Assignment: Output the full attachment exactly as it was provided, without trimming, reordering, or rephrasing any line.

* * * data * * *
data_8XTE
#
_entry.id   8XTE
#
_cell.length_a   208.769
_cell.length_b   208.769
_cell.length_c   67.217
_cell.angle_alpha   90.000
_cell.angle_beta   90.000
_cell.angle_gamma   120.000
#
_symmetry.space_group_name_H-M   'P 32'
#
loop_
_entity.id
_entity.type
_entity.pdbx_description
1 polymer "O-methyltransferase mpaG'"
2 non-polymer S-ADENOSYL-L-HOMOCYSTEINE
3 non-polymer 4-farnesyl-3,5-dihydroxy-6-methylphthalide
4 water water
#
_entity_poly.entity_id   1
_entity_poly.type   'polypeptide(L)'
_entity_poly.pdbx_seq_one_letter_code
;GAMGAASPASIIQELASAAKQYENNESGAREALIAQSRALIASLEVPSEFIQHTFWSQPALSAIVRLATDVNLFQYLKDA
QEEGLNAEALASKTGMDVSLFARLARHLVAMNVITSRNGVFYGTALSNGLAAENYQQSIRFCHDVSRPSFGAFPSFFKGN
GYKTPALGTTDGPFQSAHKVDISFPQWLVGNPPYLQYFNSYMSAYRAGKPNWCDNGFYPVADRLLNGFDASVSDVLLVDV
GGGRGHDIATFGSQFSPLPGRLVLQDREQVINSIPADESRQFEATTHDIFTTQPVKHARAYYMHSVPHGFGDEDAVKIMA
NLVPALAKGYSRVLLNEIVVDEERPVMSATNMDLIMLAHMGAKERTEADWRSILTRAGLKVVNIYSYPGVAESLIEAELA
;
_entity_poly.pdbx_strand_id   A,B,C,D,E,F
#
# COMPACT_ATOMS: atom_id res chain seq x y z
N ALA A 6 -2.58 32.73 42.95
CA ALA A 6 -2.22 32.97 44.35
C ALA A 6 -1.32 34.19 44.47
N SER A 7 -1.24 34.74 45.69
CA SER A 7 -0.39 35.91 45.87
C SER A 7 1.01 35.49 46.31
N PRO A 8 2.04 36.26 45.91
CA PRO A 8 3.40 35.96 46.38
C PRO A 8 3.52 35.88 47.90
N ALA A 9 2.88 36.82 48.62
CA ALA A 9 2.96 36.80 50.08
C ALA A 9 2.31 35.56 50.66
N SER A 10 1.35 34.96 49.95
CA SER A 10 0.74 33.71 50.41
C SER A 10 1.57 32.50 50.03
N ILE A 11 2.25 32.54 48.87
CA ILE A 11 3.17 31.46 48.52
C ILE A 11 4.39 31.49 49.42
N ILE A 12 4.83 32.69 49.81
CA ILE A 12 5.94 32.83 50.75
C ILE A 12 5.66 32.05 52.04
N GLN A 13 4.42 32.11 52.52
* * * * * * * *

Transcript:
data_8XTE
#
_entry.id   8XTE
#
_cell.length_a   208.769
_cell.length_b   208.769
_cell.length_c   67.217
_cell.angle_alpha   90.000
_cell.angle_beta   90.000
_cell.angle_gamma   120.000
#
_symmetry.space_group_name_H-M   'P 32'
#
loop_
_entity.id
_entity.type
_entity.pdbx_description
1 polymer "O-methyltransferase mpaG'"
2 non-polymer S-ADENOSYL-L-HOMOCYSTEINE
3 non-polymer 4-farnesyl-3,5-dihydroxy-6-methylphthalide
4 water water
#
_entity_poly.entity_id   1
_entity_poly.type   'polypeptide(L)'
_entity_poly.pdbx_seq_one_letter_code
;GAMGAASPASIIQELASAAKQYENNESGAREALIAQSRALIASLEVPSEFIQHTFWSQPALSAIVRLATDVNLFQYLKDA
QEEGLNAEALASKTGMDVSLFARLARHLVAMNVITSRNGVFYGTALSNGLAAENYQQSIRFCHDVSRPSFGAFPSFFKGN
GYKTPALGTTDGPFQSAHKVDISFPQWLVGNPPYLQYFNSYMSAYRAGKPNWCDNGFYPVADRLLNGFDASVSDVLLVDV
GGGRGHDIATFGSQFSPLPGRLVLQDREQVINSIPADESRQFEATTHDIFTTQPVKHARAYYMHSVPHGFGDEDAVKIMA
NLVPALAKGYSRVLLNEIVVDEERPVMSATNMDLIMLAHMGAKERTEADWRSILTRAGLKVVNIYSYPGVAESLIEAELA
;
_entity_poly.pdbx_strand_id   A,B,C,D,E,F
#
# COMPACT_ATOMS: atom_id res chain seq x y z
N ALA A 6 -2.58 32.73 42.95
CA ALA A 6 -2.22 32.97 44.35
C ALA A 6 -1.32 34.19 44.47
N SER A 7 -1.24 34.74 45.69
CA SER A 7 -0.39 35.91 45.87
C SER A 7 1.01 35.49 46.31
N PRO A 8 2.04 36.26 45.91
CA PRO A 8 3.40 35.96 46.38
C PRO A 8 3.52 35.88 47.90
N ALA A 9 2.88 36.82 48.62
CA ALA A 9 2.96 36.80 50.08
C ALA A 9 2.31 35.56 50.66
N SER A 10 1.35 34.96 49.95
CA SER A 10 0.74 33.71 50.41
C SER A 10 1.57 32.50 50.03
N ILE A 11 2.25 32.54 48.87
CA ILE A 11 3.17 31.46 48.52
C ILE A 11 4.39 31.49 49.42
N ILE A 12 4.83 32.69 49.81
CA ILE A 12 5.94 32.83 50.75
C ILE A 12 5.66 32.05 52.04
N GLN A 13 4.42 32.11 52.52